concurrent universe.  Each time through the loop, TOKEN-CLIENT
establishes a *fresh* connection with the server.  Besides being
somewhat inefficient, this also means that a different client may
connect between two consecutive connections by your client, and may
thus grab one or more of the intermediate numbers.  So you might see
an interaction like

  > (token-client 5)
  (0 1 3 4 6)

(You probably won't for small numbers of tokens, but if you set off
two processes each requesting a large number of tokens -- say 1,000
each -- from the same server, you ought to find that they aren't all

A related problem is that the client connects to the server each time
through its loop.  This wastes network resources by repeatedly
re-establishing connections.  A better solution is for the client and
server to have a "dialog": once connected, the server keeps providing
the client with tokens until the client has exhausted its demand.

In this rewrite, the client sends the server one of two messages:
'more, as long as it needs more numbers, and 'enough, when it no
longer needs any more numbers.  The server responds appropriately.

  (define token-client
    (lambda (how-many-tokens)
      (let-values ([(server->me me->server)
	            (tcp-connect SERVER-HOST SERVICE-PORT)])
        (let loop ([how-many-more how-many-tokens])
          (if (<= how-many-more 0)
              (close-input-port server->me)
              (write 'enough me->server)
              (close-output-port me->server)
              (write 'more me->server)
              (newline me->server)
              (flush-output me->server)
              (cons (read server->me)
                    (loop (- how-many-more 1)))))))))

  (define server
    (let ([next-token -1])
      (lambda ()
	(let ([listener (tcp-listen SERVICE-PORT)])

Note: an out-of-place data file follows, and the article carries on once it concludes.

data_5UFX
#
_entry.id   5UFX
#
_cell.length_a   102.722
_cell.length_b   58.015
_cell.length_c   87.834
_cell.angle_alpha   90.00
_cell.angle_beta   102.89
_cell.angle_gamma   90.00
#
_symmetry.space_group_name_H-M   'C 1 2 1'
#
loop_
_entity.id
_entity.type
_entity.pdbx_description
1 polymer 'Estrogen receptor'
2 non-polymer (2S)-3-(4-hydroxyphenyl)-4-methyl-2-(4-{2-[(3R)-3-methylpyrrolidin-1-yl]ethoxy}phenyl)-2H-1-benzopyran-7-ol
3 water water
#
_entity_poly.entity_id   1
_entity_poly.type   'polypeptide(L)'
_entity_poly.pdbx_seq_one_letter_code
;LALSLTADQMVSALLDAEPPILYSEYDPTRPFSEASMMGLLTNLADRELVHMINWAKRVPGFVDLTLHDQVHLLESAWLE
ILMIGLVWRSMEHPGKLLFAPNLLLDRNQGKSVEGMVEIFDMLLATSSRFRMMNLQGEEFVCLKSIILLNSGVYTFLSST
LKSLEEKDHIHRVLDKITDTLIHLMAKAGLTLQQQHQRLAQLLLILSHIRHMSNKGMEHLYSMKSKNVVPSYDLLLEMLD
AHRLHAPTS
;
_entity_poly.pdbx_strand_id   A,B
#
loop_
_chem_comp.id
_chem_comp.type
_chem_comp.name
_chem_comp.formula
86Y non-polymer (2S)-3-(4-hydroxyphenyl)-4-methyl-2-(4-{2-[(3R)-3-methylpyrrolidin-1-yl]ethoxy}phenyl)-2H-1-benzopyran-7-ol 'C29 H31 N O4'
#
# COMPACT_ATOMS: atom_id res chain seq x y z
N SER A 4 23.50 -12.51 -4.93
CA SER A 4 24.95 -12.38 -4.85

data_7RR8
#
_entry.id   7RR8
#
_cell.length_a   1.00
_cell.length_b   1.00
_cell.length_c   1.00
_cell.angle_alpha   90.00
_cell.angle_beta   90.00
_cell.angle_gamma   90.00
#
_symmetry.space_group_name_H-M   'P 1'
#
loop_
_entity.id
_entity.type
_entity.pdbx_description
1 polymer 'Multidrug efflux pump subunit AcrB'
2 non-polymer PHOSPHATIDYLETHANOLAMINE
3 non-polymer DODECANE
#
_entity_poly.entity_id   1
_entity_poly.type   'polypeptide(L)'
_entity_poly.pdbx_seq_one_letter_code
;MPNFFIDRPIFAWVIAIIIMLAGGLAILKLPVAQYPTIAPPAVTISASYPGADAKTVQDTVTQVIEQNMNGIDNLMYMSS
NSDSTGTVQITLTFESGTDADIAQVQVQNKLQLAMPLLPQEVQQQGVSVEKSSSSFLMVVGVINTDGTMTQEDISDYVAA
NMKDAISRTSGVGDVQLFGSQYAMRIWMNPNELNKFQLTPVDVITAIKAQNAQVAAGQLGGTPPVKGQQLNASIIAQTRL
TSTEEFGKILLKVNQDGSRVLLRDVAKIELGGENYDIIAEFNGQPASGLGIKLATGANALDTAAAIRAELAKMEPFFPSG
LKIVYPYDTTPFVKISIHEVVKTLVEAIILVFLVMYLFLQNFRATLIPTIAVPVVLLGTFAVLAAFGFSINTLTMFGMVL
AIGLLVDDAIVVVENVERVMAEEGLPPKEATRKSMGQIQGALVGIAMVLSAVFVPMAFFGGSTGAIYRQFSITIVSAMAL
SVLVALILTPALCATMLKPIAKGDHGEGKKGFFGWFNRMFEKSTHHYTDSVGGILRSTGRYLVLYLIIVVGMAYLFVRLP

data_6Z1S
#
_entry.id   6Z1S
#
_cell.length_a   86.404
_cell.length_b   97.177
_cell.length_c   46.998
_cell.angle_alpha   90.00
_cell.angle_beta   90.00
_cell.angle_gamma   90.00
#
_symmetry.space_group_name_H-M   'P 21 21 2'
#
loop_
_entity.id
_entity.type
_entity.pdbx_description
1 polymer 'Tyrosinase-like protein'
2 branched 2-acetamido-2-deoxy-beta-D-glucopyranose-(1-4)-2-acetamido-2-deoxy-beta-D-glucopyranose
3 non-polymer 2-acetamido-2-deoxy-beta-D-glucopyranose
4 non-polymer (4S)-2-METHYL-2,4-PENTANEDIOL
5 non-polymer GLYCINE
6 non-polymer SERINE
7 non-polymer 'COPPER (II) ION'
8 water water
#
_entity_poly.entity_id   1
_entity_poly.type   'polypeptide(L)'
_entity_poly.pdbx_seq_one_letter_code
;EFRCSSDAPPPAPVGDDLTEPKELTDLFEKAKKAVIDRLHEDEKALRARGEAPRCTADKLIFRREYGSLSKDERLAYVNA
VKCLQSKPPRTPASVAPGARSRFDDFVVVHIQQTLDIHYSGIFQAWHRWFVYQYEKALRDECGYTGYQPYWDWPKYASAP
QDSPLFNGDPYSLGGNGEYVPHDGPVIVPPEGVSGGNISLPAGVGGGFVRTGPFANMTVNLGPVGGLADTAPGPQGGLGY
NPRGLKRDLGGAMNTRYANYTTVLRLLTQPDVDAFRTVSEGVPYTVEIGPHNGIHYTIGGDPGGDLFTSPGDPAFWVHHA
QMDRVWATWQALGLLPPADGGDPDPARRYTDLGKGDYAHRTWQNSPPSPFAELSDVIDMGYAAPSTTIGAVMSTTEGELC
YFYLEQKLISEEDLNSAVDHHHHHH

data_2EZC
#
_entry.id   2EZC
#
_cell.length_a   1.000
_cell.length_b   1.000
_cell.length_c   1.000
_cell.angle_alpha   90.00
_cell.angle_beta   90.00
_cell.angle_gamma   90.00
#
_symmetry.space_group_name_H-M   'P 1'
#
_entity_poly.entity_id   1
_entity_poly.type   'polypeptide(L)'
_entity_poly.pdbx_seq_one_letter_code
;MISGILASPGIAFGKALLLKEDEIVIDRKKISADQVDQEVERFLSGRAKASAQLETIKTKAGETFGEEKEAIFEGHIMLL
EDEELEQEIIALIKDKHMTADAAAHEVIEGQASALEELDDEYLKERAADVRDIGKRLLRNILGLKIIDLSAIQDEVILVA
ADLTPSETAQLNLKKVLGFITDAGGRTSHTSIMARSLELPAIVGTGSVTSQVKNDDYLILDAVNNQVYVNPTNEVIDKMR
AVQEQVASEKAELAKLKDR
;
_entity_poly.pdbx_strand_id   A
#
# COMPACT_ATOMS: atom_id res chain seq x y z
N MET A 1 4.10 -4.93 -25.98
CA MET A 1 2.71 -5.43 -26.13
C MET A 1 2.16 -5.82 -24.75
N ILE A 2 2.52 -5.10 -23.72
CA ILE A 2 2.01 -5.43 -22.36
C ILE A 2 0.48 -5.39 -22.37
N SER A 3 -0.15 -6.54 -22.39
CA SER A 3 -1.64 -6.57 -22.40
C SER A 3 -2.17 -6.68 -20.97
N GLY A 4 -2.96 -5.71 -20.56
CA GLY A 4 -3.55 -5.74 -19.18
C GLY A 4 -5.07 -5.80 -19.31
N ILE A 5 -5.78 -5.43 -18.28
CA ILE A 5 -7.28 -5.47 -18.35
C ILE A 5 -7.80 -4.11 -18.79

(let server-loop ()
	    (let-values ([(client->me me->client)
			  (tcp-accept listener)])
              (let per-client-loop ()
                (let ([request (read client->me)])
                  (case request
     	             (close-input-port client->me)
	             (close-output-port me->client)
                     (set! next-token (+ next-token 1))
                     (write next-token me->client)
                     (newline me->client)

The NEWLINE makes it clear that the token is complete.

This program also guarantees that the tokens will be consecutive,
because the server does not service a new client until it is done
responding to the current one.

Another way to make more effective use of a connection and to ensure
consecutive tokens is to have your server return several (consecutive)
tokens at once.  How to package up the tokens?  All our examples
thusfar have transmitted only symbols and numbers.  In fact, however,
as with i/o operations on any other port, you may use any readable and
writeable datum [NOTE: insert Help Desk reference here].  As a simple
example, here's a rewrite of the token server and client where the
client simply informs the server of how many tokens it needs, and the
server returns a list of that many tokens.

  (define token-client
    (lambda (how-many-tokens)
      (let-values ([(server->me me->server)
	            (tcp-connect SERVER-HOST SERVICE-PORT)])
	(write how-many-tokens me->server)
        (newline me->server)
        (flush-output me->server)
        (let ([tokens (read server->me)])
          (close-input-port server->me)
          (close-output-port me->server)

  (define server
    (let ([next-token -1])
      (lambda ()
	(let ([listener (tcp-listen SERVICE-PORT)])
          (let server-loop ()
	    (let-values ([(client->me me->client)
			  (tcp-accept listener)])
		(let count-loop ([how-many-more (read client->me)])
		  (if (<= how-many-more 0)
			(set! next-token (+ next-token 1))
			(cons next-token 
			      (count-loop (- how-many-more 1))))))
              (close-output-port me->client)
              (close-input-port client->me)

Notice that the first argument to WRITE is a loop that computes a
sequence of tokens.  

Both servers in this section come at a price.  One long request can
tie this server down and make it unable to service other requests.
Eventually, the number of pending requests may become too large and
new client requests may be denied.  (See the second parameter to



- warn: close all ports
- use custodians
- how to handle situation where port number is already taken
- what values can be read/written
- create a protocol to identify your service
- show example with eval
- warn of use of eval
- have server spawn thread per request